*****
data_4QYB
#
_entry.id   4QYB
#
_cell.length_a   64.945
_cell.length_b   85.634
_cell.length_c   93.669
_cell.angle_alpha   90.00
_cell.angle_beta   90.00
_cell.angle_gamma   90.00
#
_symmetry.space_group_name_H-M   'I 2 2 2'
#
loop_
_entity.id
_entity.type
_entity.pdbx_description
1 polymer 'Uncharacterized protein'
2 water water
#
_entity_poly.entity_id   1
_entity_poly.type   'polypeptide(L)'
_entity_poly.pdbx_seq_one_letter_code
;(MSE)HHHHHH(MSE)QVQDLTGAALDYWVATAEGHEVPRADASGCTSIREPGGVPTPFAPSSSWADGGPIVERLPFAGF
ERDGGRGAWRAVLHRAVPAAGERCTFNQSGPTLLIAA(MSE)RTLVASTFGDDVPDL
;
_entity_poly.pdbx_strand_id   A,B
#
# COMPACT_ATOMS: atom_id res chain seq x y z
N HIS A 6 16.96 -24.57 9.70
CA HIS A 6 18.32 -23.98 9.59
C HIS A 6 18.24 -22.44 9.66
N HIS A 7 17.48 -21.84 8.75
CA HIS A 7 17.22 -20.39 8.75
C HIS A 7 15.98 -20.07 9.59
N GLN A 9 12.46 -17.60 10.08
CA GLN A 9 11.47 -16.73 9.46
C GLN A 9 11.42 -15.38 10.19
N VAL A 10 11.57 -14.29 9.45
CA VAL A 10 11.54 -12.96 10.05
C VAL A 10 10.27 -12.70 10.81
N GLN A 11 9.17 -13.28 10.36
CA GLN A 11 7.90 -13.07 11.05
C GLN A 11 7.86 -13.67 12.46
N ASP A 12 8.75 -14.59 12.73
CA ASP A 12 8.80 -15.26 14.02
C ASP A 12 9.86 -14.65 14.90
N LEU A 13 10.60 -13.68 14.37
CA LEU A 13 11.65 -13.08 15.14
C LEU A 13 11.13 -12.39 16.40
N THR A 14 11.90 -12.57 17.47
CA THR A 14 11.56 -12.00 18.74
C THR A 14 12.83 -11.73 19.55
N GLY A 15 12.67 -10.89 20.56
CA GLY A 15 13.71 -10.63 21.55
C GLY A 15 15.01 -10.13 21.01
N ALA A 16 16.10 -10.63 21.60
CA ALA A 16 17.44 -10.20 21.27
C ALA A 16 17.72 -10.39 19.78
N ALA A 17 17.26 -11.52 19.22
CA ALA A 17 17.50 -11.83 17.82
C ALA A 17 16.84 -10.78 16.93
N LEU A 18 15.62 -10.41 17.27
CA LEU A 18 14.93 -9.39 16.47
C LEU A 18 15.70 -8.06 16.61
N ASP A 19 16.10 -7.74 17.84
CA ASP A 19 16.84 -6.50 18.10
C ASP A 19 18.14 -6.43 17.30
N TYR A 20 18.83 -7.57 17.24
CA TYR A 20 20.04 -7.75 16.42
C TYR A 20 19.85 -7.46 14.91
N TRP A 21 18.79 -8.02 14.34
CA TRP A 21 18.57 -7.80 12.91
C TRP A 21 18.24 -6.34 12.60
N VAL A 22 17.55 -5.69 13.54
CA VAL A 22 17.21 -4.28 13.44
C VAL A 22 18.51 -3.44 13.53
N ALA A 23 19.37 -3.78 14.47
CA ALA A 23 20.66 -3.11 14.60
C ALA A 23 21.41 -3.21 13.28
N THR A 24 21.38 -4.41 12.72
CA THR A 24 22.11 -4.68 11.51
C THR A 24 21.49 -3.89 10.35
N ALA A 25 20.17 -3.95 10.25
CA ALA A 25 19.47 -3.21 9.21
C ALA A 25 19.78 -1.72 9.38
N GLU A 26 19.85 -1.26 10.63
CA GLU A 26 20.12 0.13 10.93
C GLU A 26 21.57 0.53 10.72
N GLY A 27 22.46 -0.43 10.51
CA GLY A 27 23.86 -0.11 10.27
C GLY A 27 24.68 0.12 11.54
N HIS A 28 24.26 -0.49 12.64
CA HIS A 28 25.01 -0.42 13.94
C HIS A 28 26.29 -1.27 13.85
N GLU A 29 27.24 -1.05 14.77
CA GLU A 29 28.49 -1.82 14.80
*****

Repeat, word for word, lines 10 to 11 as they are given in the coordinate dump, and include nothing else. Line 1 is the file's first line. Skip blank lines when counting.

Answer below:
_cell.angle_gamma   90.00
#